Scientists Grow Plants In Soil From Moon | See Photos

The plant species Arabidopsis thaliana is seen at a University of Florida laboratory growing in a small amount of lunar regolith – soil from the moon – for about two weeks (via REUTERS)


For the first time, scientists on Earth have grown plants on Moon’s soil, a significant step toward producing food and oxygen on the Moon during future space missions. The soil was brought back to Earth by astronauts in the Apollo missions 11, 12, and 17, respectively. They only had 12 grams — just a few teaspoons — of lunar soil for the experiment. The US researchers at the University of Florida (UF) showed that plants can successfully sprout and grow in lunar soil.

Their study, published in the journal Communications Biology, also investigated how plants respond biologically to the Moon’s soil, also known as lunar regolith, which is very different from soil found on Earth.

 

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Scientists grow Arabidopsis thaliana plant at a University of Florida laboratory in a small amount of soil from the moon. (via REUTERS)

The researchers designed a simple experiment: plant seeds in lunar soil, add water, nutrients and light, and record the results.

To grow their tiny lunar garden, the researchers used thimble-sized wells in plastic plates normally used to culture cells. Each well functioned as a pot.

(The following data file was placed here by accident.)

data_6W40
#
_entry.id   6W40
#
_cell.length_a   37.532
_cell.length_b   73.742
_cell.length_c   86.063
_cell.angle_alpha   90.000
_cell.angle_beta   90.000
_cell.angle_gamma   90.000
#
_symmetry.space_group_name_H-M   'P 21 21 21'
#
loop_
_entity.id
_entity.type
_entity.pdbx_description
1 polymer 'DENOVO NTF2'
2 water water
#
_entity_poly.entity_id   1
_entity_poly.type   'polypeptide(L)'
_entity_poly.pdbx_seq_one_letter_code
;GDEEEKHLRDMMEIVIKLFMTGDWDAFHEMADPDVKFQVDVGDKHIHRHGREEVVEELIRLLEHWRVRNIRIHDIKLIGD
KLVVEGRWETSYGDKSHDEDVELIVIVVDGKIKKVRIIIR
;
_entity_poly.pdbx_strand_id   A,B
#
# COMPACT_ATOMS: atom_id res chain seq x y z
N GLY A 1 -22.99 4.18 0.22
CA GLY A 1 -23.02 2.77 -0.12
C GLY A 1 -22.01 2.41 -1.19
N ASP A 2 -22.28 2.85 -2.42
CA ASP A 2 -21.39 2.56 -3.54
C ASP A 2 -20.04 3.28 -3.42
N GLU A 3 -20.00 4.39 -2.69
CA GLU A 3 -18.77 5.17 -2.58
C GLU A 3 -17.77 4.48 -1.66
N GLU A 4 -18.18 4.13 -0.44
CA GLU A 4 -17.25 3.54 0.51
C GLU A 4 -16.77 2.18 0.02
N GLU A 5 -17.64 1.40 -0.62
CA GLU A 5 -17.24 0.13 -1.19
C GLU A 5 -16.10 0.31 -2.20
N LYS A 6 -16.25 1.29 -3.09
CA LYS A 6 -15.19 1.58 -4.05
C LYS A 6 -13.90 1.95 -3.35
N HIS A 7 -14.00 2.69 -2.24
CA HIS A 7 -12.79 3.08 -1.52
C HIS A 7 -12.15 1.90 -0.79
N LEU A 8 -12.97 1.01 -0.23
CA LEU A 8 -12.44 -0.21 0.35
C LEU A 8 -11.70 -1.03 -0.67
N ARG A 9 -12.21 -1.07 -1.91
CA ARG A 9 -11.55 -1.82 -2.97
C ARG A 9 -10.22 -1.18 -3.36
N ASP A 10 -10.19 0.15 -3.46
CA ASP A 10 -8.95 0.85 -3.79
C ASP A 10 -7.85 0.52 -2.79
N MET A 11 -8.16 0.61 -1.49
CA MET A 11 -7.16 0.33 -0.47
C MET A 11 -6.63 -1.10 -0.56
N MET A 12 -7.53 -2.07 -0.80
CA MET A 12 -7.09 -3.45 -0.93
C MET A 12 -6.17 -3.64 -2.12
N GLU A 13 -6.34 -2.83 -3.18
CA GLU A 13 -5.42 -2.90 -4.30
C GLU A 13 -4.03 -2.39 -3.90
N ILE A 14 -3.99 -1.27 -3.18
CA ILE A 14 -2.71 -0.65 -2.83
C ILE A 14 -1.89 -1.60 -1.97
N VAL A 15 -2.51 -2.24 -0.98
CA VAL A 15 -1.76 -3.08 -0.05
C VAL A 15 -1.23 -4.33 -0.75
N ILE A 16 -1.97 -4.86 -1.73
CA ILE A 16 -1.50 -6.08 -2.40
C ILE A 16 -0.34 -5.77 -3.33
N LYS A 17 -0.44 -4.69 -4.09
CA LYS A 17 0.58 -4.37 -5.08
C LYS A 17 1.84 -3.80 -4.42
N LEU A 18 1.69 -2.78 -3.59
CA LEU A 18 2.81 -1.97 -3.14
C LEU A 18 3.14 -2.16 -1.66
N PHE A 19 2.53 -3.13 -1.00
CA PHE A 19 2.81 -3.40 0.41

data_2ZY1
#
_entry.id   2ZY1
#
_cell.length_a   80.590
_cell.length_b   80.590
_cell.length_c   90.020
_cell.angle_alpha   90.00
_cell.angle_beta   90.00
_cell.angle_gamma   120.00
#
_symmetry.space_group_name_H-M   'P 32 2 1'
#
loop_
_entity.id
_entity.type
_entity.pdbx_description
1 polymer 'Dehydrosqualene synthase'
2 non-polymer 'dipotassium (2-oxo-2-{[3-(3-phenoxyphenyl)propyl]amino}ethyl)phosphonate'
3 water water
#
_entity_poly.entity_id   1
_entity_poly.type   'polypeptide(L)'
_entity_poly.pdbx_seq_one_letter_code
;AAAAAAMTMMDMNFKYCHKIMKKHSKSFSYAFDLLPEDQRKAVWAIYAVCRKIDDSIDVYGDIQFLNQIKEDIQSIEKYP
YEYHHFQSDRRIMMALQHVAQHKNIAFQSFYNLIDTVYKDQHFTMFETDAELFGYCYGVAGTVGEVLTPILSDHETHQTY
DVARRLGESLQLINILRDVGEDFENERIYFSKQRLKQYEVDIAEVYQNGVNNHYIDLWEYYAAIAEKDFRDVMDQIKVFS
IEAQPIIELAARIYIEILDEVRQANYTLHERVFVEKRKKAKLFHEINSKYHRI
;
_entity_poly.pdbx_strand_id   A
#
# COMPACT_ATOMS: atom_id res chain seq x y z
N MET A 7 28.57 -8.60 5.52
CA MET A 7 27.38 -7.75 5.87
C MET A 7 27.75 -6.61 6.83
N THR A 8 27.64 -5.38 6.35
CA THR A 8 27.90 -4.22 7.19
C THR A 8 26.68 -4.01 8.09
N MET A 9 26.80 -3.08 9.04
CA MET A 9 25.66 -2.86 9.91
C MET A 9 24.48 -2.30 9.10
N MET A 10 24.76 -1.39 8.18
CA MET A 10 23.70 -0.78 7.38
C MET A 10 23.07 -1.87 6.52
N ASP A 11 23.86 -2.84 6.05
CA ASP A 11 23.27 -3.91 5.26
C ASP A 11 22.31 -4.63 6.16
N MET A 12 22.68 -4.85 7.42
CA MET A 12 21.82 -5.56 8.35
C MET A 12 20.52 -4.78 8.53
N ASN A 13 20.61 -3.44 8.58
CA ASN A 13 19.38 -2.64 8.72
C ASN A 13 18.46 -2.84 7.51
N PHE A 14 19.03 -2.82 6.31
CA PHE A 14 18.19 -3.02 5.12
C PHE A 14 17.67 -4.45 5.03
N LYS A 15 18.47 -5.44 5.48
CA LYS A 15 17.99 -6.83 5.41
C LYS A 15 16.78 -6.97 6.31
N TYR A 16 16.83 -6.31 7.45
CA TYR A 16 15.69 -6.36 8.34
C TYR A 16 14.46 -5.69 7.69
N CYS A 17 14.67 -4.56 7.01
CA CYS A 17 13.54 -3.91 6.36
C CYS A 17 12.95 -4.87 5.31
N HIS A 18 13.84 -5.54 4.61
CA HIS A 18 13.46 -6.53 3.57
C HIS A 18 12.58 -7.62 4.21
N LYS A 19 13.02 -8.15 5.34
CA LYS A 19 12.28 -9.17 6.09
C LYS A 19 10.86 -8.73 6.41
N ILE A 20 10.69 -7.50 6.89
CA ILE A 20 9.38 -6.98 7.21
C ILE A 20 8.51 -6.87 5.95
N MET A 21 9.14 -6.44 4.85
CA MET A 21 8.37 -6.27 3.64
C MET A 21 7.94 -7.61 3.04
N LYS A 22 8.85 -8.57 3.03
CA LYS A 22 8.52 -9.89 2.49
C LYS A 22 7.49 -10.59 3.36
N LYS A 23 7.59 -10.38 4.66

Once they filled each “pot” with approximately a gram of lunar soil, the scientists moistened the soil with a nutrient solution and added a few seeds from the Arabidopsis plant which is widely used in the research because its genetic code has been fully mapped.

Growing Arabidopsis in the Moon’s soil allowed the researchers more insight into how the soil affected the plants, down to the level of gene expression.

The researchers found that nearly all the seeds planted in the lunar soils were able to sprout.

Plants grow on Moon's soil at a University of Florida lab

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Plants grow on Moon’s soil at a University of Florida lab (AP)

“We were amazed. We did not predict that. That told us that the lunar soils did not interrupt the hormones and signals involved in plant germination,” said Anna-Lisa Paul, one of the study’s authors and a research professor of horticultural sciences in UF/IFAS.

This research comes as NASA’s Artemis Program plans to return humans to the Moon.

“Artemis will require a better understanding of how to grow plants in space,” said Rob Ferl, one of the study’s authors and a professor at UF Institute of Food and Agricultural Sciences (UF/IFAS).

“For future, longer space missions, we may use the Moon as a hub or launching pad. It makes sense that we would want to use the soil that is already there to grow plants,” Ferl said.

 

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